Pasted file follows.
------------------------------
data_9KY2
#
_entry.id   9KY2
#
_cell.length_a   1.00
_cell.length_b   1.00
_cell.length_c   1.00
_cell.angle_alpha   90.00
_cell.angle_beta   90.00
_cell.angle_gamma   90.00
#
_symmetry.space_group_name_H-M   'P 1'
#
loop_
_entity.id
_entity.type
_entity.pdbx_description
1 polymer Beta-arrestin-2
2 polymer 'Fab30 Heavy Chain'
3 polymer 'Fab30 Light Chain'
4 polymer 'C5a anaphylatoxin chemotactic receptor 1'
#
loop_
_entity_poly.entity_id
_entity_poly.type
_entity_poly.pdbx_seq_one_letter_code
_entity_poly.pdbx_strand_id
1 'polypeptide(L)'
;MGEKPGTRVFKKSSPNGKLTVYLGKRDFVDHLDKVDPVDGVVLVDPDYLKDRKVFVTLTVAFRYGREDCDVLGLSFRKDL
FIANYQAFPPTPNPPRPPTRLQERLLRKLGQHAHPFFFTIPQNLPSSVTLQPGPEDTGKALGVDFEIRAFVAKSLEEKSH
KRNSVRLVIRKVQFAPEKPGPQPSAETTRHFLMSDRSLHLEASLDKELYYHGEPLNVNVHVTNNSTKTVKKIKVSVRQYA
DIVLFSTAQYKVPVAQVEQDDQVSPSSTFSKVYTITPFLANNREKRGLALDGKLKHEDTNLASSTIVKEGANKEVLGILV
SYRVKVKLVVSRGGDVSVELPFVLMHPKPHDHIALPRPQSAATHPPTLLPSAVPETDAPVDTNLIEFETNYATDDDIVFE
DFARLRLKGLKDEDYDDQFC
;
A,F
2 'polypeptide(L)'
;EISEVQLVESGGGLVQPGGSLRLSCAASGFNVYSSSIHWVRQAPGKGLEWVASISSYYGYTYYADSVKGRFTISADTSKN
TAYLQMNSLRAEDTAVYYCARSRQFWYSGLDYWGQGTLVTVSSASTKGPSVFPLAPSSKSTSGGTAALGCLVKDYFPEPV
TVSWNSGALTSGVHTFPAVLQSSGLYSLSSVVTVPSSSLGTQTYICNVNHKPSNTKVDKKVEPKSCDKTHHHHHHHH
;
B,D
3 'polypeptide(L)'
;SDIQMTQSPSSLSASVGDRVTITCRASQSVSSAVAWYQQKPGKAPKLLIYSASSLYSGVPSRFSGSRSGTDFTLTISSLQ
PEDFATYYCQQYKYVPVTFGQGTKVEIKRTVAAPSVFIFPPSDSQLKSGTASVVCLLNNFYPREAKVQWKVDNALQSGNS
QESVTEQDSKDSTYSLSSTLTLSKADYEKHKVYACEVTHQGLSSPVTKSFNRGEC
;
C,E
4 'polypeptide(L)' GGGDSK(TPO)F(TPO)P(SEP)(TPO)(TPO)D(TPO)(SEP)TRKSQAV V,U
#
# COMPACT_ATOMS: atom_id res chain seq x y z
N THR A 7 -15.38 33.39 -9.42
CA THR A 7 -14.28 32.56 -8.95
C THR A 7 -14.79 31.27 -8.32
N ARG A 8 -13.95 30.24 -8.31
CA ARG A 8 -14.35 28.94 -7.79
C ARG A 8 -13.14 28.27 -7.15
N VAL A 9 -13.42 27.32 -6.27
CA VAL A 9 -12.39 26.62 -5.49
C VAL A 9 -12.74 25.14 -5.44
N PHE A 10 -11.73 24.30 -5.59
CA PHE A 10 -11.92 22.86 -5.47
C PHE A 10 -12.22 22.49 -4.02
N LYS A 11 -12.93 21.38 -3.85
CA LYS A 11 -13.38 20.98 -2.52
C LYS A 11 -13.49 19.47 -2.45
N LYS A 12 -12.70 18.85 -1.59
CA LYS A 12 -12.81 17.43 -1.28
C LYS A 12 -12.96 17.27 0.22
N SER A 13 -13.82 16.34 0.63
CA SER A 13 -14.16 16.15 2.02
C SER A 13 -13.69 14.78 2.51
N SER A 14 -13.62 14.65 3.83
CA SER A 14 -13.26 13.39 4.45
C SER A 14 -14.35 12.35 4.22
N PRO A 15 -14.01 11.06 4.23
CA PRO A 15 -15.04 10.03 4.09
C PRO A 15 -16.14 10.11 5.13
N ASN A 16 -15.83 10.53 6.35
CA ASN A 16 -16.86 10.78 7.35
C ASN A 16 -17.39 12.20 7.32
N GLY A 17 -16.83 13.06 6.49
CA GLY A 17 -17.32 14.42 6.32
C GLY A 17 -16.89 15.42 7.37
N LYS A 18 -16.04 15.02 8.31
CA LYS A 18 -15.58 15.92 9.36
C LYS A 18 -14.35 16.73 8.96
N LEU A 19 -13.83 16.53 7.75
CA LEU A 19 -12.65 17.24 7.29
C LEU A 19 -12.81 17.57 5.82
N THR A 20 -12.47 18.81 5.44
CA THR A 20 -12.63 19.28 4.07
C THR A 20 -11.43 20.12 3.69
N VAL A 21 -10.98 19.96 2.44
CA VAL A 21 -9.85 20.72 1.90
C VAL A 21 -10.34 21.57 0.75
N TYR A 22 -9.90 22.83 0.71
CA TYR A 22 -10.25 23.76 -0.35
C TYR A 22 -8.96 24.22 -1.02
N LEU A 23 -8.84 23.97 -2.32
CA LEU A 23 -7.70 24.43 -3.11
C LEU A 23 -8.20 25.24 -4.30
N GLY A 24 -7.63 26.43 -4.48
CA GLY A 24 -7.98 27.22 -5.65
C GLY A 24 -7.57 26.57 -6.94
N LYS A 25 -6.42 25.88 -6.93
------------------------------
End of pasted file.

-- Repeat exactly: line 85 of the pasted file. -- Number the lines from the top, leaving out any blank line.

N LYS A 18 -16.04 15.02 8.31